France’s top administrative court, the State Council, rejected an appeal by Paris city council which moved in January to block a store licence granted to the retailer, according to deputy Paris mayor Lyne Cohen-Solal.
“We are completely powerless” to stop the spread of big chain stores on what is touted as the most beautiful avenue in the world, she said. The city has now exhausted all chances to appeal.
With the majestic Arc de Triomphe at one end and the Tuileries Gardens at the other, the Champs-Élysées has been at the centre of a fierce debate on the spread of big chain stores since a Virgin Music super-store opened in 1988.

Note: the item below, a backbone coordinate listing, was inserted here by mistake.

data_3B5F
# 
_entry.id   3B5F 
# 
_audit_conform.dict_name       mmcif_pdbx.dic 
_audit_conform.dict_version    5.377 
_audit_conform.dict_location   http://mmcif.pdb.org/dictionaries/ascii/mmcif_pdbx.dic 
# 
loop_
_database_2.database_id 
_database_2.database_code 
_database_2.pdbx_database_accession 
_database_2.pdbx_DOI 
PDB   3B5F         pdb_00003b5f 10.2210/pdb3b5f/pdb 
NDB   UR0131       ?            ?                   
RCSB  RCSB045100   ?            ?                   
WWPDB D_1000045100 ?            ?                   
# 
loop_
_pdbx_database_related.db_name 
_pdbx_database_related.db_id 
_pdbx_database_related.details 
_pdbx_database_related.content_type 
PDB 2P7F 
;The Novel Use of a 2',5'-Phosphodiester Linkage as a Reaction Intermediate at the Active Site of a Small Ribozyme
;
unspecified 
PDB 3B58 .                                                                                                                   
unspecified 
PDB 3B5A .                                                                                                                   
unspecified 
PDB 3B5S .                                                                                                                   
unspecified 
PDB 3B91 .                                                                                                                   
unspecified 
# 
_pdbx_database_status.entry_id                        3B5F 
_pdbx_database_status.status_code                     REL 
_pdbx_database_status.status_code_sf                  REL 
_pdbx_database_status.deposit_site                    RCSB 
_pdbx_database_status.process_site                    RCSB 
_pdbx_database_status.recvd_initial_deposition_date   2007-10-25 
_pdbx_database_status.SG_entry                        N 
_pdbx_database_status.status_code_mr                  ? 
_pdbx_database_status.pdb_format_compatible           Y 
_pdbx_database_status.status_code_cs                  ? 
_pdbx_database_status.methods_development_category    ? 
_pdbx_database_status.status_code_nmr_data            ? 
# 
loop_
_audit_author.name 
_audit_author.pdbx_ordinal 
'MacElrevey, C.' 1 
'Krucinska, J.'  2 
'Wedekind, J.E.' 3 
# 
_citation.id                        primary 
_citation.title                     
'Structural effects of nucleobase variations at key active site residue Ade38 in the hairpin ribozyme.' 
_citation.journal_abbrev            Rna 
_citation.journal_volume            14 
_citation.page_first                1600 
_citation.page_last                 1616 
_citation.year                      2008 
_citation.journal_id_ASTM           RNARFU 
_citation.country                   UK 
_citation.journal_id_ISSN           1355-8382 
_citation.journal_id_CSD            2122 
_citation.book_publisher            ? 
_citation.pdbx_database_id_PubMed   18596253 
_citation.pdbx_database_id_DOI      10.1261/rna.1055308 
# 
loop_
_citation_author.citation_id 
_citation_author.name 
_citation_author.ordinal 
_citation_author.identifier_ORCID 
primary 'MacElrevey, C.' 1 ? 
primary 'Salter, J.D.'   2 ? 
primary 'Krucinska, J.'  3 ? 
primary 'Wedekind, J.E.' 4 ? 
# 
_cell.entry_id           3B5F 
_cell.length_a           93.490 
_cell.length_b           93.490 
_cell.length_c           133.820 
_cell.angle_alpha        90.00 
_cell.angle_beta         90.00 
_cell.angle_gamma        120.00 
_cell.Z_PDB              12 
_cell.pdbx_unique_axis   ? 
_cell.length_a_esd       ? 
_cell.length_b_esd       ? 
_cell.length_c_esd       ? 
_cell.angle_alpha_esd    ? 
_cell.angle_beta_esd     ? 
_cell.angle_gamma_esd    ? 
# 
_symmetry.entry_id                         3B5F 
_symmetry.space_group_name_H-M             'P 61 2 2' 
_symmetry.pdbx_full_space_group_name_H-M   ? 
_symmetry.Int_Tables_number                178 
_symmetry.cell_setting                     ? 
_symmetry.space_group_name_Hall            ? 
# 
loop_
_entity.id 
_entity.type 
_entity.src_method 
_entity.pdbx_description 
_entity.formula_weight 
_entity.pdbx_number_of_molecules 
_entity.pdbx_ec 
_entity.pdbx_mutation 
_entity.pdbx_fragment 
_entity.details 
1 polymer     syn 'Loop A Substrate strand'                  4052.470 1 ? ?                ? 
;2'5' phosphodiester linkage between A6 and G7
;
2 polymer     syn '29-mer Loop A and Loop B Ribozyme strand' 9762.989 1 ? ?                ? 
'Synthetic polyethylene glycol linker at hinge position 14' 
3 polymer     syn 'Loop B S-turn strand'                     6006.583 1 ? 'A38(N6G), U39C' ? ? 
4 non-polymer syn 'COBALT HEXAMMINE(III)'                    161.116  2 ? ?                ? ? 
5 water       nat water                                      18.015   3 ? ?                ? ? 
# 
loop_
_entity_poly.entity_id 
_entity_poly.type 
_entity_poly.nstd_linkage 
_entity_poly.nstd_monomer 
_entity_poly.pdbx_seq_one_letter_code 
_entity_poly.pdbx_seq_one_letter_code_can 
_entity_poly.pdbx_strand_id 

Over the past two decades, cinemas, small shops, cafés and restaurants have been replaced by a string of mega-shops like the US clothing retailer Gap and luxury brands such as Louis Vuitton.
Cohen-Solal says fashion retailers already take up 40 percent of the avenue.
The Champs-Élysées committee, the oldest standing committee in Paris, has raised the alarm over skyrocketing commercial rents that are driving out small businesses on the world-famous avenue.
Its head Jean-Noel Reinhardt said the State Council decision was a “risk” for the Champs-Élysées, which it said was “essential for Paris’ tourism development.”
Francois Lebel, the mayor of Paris’ 8th district which encompasses the avenue, said he would write to the trade ministry to ask for a change in the law to “safeguard business diversity and the spirit of the Champs-Élysées.”